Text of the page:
Fri 22 Jun 2007
This just in: According to The New York Times, the European Parliament decided that “traditional vodka can be made only from grain or potatoes.” Countries with a heritage of vodka-producing, including Sweden, Finland and Poland, “had pushed for rules that would have included molasses among the ingredients allowed.” The parliament reached a compromise — which only Poland voted against — that vodka may be made from other ingredients than grain or potatoes “if their composition and origin are clearly indicated on the label,” the implication being that vodka producers in Poland want to use molasses in vodka without indicating it on labels.
Molasses! Think of it. If you ferment molasses and distill it, what do you get? Bad rum! The best rums are made directly from pure cane juice, not cane juice rendered into molasses. Why does Poland want to get into that business? And how are vodka aficionados going to feel when they pick up a highly hyped new vodka named something like “Iconic Snow” or “Icy Freeze” and the label states: “Made from Molasses in Krakow”?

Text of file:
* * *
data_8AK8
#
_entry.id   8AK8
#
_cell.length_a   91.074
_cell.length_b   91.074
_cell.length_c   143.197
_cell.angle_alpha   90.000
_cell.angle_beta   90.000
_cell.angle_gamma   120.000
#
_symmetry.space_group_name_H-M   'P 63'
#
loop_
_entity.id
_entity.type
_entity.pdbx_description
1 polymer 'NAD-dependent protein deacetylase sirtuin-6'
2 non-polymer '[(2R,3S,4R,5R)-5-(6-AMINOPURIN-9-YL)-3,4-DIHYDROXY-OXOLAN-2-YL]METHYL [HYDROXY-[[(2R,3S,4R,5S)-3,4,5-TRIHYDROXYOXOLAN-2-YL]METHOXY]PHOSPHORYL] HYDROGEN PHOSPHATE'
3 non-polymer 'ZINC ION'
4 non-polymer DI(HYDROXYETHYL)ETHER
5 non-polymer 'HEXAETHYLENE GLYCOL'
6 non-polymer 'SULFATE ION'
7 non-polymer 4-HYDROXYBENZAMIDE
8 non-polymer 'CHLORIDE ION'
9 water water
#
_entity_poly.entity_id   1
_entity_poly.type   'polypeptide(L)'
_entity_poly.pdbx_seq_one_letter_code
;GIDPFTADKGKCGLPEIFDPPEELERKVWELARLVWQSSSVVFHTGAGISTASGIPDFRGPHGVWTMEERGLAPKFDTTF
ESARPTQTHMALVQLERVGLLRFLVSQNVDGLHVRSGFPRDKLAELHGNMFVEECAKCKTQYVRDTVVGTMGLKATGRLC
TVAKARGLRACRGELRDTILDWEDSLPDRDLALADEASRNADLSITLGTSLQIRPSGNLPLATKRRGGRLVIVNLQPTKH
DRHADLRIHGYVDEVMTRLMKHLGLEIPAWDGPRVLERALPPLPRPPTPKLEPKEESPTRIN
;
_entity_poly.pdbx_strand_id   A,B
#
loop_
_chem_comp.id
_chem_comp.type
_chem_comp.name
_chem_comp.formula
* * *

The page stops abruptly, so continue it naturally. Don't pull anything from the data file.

One feels similarly funny about Ciroc, the French vodka made from grapes, and not just grapes but “fine French grapes” (they’re from Gaillac) and not just “fine French grapes” but “snap frost” grapes picked, we are told, just after the first “snap frost.” (What?) But think of it. Vodka made from distilled grapes? Isn’t that, like, you know, grappa? (A highly refined grappa, to be sure.)
Technically speaking, vodka is defined as an odorless, flavorless white spirit. You could make it from rutabagas, but traditionally and practically and now by law in Europe, vodka must be made from potatoes or grain, unless stated otherwise on the label. What’s next for those accommodating madcaps in the EU? A ruling that says that sherry can only be made from real grapes in Jerez unless stated otherwise on the label? That Calvados can be made only from apples in Normandy unless stated otherwise on the label?
Ironically, the EU recently honored the Napa Valley as the only protected American appellation in Europe, unless, I suppose, otherwise indicated on the label.
The picture of grain is a Getty image taken from nattierosewrites.com. The molasses label is from clendening.kumc.edu.